In 1947, Winston Churchill famously said that “democracy is the worst form of government except for all those other forms that have been tried from time to time.” Since he wasn’t talking about a democracy based on the organized power and rule of the great majority, perhaps he was correct. He meant what Marxists call bourgeois democracy.
Liberals have always been aligned with Churchill’s endorsement of the ruling-class version of “democracy,” but for more than a hundred years, many in the workers’ movement — including some who falsely claim the Marxist mantle — have insisted that reforming bourgeois democracy can be a way to achieve “socialism.” They are dead wrong, and the main reason is their refusal to acknowledge what genuine Marxism has always taught: all forms of government have a class character. When you look at the bourgeois form of democracy through the class lens, it’s clear that it is no pathway to overcoming the fundamental class antagonisms rooted in the capitalism system. To think otherwise is to fall into a trap.
On January 20, the U.S. government again conducted it ritual of transferring power from one president to another — each successive leader beholden to and serving the interests of capital and its bourgeois regime. Joe Biden has begun his presidency with a promise to restore bourgeois democracy and rebuild faith in its institutions. All manner of people on the Left, viewing democracy in the abstract, have already bought into Biden’s electoral victory as a counterbalance to right-wing “authoritarianism” and even incipient fascism. Like the reformists of old, they too ignore the fundamental class character of bourgeois democracy, which guides every action of those who run the system on which it is based.
The class character of a form of government is precisely why we differentiate bourgeois democracy from genuine rule by the majority that constitutes the working class. By “deceiving the people and concealing from them the bourgeois character of present-day democracy,” wrote Vladimir Lenin in late 1918, those deceivers end up doing the bidding of the ruling class — our class enemy.
Bourgeois Democracy and the Aims It Serves
In combination, the institutions of bourgeois rule the Biden administration aims to “restore” constitute a bourgeois state that exists as the governmental branch of an overall system that is predicated on capital’s exploitation of the great majority of people, who must sell their labor power to survive. As Friedrich Engels wrote in 1891, “The state is nothing but a machine for the oppression of one class by another, and indeed in the democratic republic no less than in the monarchy.”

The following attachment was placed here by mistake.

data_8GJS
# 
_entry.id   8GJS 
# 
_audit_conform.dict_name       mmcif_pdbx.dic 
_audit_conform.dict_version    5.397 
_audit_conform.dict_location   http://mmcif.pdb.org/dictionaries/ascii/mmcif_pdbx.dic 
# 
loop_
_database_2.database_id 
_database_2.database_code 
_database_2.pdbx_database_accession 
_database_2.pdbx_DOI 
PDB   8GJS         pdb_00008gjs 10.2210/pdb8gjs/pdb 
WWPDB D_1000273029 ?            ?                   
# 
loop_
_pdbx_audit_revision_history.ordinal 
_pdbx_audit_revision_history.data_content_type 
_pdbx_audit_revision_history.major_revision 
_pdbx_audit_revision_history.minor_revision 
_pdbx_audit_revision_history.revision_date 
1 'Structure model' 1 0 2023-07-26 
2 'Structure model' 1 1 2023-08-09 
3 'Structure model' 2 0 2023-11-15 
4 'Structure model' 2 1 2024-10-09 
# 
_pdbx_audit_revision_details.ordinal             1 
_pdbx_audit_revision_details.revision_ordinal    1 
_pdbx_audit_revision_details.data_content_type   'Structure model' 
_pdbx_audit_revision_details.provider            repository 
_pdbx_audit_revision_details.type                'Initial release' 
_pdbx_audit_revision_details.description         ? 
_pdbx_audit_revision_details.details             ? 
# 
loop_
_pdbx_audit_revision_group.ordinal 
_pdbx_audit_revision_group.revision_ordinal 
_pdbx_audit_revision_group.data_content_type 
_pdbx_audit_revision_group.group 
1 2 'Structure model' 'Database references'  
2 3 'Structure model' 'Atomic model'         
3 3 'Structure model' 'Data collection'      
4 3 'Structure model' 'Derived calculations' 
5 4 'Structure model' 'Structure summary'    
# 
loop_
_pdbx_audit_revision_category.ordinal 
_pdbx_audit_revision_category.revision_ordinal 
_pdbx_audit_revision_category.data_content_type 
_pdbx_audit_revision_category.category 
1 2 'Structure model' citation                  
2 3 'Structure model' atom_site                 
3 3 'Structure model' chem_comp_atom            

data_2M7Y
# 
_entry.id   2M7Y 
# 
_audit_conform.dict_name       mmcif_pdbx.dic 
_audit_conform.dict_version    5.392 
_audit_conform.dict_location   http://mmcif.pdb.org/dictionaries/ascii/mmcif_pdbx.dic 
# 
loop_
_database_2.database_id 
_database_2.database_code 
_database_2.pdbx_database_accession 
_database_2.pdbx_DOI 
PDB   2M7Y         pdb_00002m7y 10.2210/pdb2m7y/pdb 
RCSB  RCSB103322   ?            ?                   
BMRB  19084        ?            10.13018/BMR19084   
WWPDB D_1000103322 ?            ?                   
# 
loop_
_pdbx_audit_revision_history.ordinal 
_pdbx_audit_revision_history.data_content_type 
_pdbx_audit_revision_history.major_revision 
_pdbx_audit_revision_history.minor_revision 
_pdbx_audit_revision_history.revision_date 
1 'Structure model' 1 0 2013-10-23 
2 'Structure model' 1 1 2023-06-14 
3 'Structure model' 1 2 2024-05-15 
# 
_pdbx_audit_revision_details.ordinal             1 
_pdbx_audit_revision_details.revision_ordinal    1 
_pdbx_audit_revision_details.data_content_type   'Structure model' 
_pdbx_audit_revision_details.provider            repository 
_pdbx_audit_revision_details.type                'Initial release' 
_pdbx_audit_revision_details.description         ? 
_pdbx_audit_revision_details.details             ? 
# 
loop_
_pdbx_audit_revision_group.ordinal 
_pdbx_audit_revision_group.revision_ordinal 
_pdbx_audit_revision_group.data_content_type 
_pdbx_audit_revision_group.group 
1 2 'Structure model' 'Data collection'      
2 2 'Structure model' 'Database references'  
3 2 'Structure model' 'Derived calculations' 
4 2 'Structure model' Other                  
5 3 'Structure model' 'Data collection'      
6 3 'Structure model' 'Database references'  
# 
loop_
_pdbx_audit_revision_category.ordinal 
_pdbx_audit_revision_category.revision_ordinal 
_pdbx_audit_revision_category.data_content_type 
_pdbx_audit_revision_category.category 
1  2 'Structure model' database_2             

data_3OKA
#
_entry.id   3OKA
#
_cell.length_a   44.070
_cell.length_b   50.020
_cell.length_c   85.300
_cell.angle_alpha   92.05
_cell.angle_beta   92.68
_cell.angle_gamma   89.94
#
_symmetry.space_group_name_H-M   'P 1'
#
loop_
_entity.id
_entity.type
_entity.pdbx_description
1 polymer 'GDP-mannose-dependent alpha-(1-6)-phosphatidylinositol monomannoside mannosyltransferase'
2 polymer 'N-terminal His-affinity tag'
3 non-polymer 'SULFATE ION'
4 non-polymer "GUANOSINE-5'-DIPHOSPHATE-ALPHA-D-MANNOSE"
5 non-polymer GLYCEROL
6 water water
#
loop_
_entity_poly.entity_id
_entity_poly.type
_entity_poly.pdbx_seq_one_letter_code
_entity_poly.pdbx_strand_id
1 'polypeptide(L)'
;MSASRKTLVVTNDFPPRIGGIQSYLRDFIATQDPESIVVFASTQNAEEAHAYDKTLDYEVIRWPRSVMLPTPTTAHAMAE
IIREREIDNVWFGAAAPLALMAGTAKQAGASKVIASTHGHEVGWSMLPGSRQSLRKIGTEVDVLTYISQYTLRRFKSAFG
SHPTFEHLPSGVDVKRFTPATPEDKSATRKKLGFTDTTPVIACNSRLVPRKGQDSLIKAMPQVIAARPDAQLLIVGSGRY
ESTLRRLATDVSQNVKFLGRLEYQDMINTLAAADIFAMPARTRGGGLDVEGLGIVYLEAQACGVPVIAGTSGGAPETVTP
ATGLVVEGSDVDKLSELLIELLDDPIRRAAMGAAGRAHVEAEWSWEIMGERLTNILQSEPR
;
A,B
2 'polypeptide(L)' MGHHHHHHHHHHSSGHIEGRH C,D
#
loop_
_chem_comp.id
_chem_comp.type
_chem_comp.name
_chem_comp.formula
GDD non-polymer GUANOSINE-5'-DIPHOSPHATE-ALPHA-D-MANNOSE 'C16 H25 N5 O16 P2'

We saw this just a few days ago, when police beat striking workers at the Hunts Point produce market in New York City. As if he were writing in 2021, Lenin had suggested, in another 1918 pamphlet, that if we want to understand the true role of a bourgeois democratic state, we should pay attention to “how the most democratic and republican bourgeoisie in America or Switzerland deal with workers on strike.”
Even the laws — indeed, the very concept of the “rule of law” in a bourgeois democracy — puts the lie to what the reformists would have us believe. Biden wants us to trust in those laws, but Lenin’s description of laws in a bourgeois democracy — which fits the United States to a tee — reveals again the trap of not seeing their class character:
Take the fundamental laws of modern states, take their administration, take freedom of assembly, freedom of the press, or “equality of all citizens before the law,” and you will see at every turn evidence of the hypocrisy of bourgeois democracy with which every honest and class-conscious worker is familiar. There is not a single state, however democratic, which has no loopholes or reservations in its constitution guaranteeing the bourgeoisie the possibility of dispatching troops against the workers, of proclaiming martial law, and so forth, in case of a “violation of public order,” and actually in case the exploited class “violates” its position of slavery and tries to behave in a non-slavish manner.
As the great German revolutionary communist Rosa Luxemburg made clear in 1902, “What presents itself to us as bourgeois legality is nothing but the violence of the ruling class, a violence raised to an obligatory norm from the outset.”1
In a bourgeois democracy, the operative principle is protecting the state and the bourgeois order. Everything is subordinated to that objective. We’ve had an opportunity to watch this principle unfold in the aftermath of the January 6 attack on the U.S. Capitol. Some Republican members of Congress, representing one wing of the U.S. ruling class, incited and abetted what the other wing has called an “insurrection.” And yet, on Inauguration Day only two weeks later, we saw a number of them — presumably “seditionists” against the bourgeois regime — being normalized as the traditions of the day were played out. They made speeches, presented gifts, bumped elbows, and generally reveled with Democrats. After all, they are all members of a “bourgeois party” — and thus worthy of “protection,” as Lenin wrote: